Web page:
From Alaska to Florida, Harmful PFAS Compounds Pollute Water at Multiple Sites in Every State.
Tom Kennedy learned about the long-term contamination of his family's drinking water about two months after he was told that his breast cancer had metastasized to his brain and was terminal.
The troubles tainting his tap: per- and polyfluoroalkyl substances (PFAS), a broad category of chemicals invented in the mid-1900s to add desirable properties such as stain-proofing and anti-sticking to shoes, cookware and other everyday objects. Manufacturers in Fayetteville, North Carolina had been discharging them into the Cape Fear River — a regional drinking water source — for decades.
"I was furious," says Kennedy, who lives in nearby Wilmington. "I made the connection pretty quickly that PFAS likely contributed to my condition. Although it's nothing that I can prove."
The double whammy of bad news came more than three years ago. Kennedy, who has outlived his prognosis, is now an active advocate for stiffer regulation of PFAS.
"PFAS is everywhere," he says. "It's really hard to get any change."
Indeed, various forms of PFAS are still used in a spectrum of industrial and consumer products — from nonstick frying pans and stain-resistant carpets to food wrappers and firefighting foam — and have become ubiquitous. The compounds enter the environment anywhere they are made, spilled, discharged or used. Rain can flush them into surface sources of drinking water such as lakes, or PFAS may gradually migrate through the soil to reach the groundwater — another key source of public water systems and private wells.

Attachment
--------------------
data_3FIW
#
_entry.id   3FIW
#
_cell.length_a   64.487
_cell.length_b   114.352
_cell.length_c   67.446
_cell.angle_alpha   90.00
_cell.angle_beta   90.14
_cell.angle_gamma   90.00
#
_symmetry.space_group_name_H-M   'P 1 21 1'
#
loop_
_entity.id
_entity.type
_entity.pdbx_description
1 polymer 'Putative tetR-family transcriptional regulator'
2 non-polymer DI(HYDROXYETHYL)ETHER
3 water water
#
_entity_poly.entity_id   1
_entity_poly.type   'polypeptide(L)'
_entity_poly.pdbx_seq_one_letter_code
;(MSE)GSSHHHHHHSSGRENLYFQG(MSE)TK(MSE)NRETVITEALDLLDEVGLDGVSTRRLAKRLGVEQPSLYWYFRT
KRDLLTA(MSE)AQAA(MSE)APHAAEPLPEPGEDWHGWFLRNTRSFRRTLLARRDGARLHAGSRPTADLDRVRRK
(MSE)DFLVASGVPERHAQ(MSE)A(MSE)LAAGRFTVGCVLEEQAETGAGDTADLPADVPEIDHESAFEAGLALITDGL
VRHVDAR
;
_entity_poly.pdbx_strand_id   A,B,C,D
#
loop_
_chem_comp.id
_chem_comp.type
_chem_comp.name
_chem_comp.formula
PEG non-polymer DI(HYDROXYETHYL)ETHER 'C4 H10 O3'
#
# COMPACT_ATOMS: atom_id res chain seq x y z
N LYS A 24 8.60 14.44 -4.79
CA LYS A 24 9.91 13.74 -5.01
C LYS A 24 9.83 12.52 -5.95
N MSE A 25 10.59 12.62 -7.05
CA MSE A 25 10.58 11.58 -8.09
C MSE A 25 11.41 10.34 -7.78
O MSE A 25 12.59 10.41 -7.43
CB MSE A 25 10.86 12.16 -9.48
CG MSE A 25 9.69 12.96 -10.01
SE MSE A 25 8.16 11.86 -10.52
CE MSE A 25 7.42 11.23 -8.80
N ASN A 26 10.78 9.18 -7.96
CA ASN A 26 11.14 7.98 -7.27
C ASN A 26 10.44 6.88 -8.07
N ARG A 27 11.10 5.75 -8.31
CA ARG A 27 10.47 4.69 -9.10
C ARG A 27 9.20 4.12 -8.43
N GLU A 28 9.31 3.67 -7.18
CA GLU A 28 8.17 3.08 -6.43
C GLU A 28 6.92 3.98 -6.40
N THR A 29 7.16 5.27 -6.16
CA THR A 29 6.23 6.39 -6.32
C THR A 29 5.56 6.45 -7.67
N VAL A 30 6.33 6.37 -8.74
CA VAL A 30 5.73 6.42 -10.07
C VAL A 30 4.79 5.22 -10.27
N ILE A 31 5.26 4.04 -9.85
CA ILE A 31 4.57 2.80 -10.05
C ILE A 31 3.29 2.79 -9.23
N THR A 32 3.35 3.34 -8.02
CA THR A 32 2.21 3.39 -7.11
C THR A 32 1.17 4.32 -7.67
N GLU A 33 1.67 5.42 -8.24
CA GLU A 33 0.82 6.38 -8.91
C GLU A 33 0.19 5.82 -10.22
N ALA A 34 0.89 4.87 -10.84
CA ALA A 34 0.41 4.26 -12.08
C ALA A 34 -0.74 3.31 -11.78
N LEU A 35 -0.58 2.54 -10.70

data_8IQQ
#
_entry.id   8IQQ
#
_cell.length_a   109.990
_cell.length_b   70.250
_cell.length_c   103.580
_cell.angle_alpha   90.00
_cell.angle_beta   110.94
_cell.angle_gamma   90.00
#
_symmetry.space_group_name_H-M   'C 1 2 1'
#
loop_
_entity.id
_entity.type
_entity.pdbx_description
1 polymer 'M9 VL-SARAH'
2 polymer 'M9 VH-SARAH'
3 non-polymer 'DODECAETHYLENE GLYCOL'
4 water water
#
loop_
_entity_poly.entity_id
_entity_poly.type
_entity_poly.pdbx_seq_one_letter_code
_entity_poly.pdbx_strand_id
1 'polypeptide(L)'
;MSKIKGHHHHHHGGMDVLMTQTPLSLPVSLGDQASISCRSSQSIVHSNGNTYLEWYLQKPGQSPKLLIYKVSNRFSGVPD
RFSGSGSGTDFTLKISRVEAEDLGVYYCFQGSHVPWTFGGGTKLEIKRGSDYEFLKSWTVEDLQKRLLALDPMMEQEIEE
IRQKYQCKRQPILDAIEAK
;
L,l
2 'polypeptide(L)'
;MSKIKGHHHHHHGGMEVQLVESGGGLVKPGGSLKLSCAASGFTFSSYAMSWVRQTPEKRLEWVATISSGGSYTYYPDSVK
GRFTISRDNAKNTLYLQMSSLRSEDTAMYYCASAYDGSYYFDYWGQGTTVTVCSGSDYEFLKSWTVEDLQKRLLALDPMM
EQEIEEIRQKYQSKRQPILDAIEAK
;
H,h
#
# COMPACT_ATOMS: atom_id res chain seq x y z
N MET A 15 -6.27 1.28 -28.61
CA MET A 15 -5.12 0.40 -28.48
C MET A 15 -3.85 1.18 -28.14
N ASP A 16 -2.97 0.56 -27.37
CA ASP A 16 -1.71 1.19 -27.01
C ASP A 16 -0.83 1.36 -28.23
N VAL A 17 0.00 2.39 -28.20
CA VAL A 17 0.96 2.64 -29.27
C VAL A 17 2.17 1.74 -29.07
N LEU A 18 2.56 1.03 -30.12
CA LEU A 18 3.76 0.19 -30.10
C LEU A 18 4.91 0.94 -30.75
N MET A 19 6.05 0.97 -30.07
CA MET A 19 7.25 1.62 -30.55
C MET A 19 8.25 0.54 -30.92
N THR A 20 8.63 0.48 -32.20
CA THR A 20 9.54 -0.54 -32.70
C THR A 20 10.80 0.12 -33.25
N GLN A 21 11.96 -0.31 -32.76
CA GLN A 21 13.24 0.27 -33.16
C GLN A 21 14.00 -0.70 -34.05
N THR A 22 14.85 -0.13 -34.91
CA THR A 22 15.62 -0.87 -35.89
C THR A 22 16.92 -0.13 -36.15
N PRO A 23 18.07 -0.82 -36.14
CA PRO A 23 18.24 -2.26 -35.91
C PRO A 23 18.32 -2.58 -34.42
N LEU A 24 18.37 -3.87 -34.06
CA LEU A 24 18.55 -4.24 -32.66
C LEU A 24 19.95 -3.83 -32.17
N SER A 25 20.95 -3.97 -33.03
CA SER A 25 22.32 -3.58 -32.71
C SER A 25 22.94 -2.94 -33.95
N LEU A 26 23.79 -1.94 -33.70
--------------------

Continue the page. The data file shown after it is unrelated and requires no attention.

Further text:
For the same reasons the chemicals are prized by manufacturers — they resist heat, oil and water — PFAS also persist in the soil, the water and our bodies.
More than 200 million Americans may be drinking PFAS-contaminated water, research suggests. As studies continue to link exposures to a lengthening list of potential health consequences — including links to Covid-19 susceptibility — scientists and advocates are calling for urgent action from both regulators and industry to curtail PFAS use and to take steps to ensure the compounds already in the environment stay out of drinking water.
*Editor's note: This story is part of a nine-month investigation of drinking water contamination across the U.S. The series is supported by funding from the Park Foundation and Water Foundation. Read the launch story, “Thirsting for Solutions," here.
21 December 2020